Reiff, 33, makes sense for a few teams as a potential starter option, having worked as a first-stringer for almost all of his 10-year career. He would represent Becton insurance in New York. Alexander, 27, played for Saleh for parts of two seasons (2019-20) before a midseason trade to the Saints. But he did not pan out in San Francisco. Alexander’s 2019 49ers contract may well have had an impact on the Jets’ previous regime needing to pay Mosley a then-record (for off-ball linebackers) $17MM per year. Alexander started eight games for the Saints last season.

OT Riley Reiff To Visit Jets

The offensive tackle position has been an interesting area of focus for the Jets this offseason. The starters are believed to be in place, but veteran depth could soon be on the way as well. 

The team is hosting Riley Reiff today, per ESPN’s Adam Schefter (Twitter link). The 33-year-old is coming off a one-year stint with the Bengals. He started the first 12 games of the season, but landed on IR in December. That kept him out of the remainder of the regular season, as well as the team’s run to the Super Bowl.

Reiff was rated similarly to recent years by PFF in 2021, with an overall grade of 67.3. While that continued his career arc of solid, but never Pro Bowl-caliber play, the team found a replacement in free agency by signing La’el Collins. That left the Iowa product on the move for the third time in his career.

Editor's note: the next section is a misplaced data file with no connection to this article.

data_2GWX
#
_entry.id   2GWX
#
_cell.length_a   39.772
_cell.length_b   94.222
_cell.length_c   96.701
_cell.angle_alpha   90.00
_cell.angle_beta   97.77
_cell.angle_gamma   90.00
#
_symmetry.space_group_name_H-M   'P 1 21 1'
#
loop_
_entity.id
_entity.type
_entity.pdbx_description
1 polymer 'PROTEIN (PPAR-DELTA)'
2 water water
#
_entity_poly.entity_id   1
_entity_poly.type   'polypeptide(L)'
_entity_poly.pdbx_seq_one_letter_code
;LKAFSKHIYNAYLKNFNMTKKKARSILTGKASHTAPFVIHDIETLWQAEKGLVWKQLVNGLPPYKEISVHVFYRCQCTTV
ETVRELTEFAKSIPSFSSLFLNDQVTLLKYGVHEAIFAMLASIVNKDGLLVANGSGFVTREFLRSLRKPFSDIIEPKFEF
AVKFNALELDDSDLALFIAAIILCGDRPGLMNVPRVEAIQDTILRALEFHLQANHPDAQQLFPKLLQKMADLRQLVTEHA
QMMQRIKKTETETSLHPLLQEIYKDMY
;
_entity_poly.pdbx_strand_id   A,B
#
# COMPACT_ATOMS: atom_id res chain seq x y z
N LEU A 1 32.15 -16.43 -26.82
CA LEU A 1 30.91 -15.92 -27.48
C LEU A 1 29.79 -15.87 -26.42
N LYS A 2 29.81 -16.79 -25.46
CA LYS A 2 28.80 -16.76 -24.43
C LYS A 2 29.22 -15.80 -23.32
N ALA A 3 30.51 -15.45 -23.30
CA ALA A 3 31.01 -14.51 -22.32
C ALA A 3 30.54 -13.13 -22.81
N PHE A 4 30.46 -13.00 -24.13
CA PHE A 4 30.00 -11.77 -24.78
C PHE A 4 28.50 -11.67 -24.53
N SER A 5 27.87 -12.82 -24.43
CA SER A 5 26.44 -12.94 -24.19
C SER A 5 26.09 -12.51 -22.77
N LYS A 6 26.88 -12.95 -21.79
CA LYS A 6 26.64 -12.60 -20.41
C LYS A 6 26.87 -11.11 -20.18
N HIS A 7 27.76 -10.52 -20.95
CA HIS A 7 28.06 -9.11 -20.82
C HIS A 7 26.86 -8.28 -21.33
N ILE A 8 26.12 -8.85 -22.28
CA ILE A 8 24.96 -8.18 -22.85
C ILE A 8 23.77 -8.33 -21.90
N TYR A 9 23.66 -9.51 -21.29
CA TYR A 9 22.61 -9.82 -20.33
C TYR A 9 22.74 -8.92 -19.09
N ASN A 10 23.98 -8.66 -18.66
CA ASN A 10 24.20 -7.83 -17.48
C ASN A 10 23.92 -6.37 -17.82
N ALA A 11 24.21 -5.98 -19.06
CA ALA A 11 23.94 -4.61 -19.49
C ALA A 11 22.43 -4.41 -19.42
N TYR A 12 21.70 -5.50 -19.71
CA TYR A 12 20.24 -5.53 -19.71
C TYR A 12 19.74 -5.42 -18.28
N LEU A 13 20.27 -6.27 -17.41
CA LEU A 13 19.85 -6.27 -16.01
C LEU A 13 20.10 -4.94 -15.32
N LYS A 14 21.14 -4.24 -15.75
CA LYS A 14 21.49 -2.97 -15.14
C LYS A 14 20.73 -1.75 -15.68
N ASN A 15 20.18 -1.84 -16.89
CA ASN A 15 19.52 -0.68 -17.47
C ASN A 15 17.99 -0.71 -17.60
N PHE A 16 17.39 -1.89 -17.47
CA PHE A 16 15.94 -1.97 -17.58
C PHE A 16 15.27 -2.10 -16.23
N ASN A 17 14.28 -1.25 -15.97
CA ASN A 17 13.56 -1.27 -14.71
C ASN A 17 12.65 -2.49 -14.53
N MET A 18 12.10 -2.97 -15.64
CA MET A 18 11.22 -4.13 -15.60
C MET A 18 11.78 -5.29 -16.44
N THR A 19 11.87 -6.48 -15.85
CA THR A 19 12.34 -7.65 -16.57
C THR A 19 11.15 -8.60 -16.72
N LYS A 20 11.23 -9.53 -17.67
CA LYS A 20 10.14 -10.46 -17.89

A first round pick of the Lions in 2012, Reiff took over as a full-time starter one season later. His play led to a five-year, $58.75MM deal with the Vikings in 2017. While he started all 58 contests he played in with Minnesota, he never lived up to the expectations which came with such a lucrative deal. After taking a pay cut at the start of the 2020 campaign, Reiff was released last March.

That gave him the chance to build back some value during his time in Cincinnati, though he obviously wasn’t among the most sought-after players during the initial waves of free agency. If he were to sign with the Jets, he would provide experienced depth after the departure of Morgan Moses. The team has made it clear Mekhi Becton and George Fant will start, but it remains to be seen on which side of the unit they will be deployed. Reiff would represent a more experienced alternative to Conor McDermott or Greg Senat, who are currently the team’s top backups.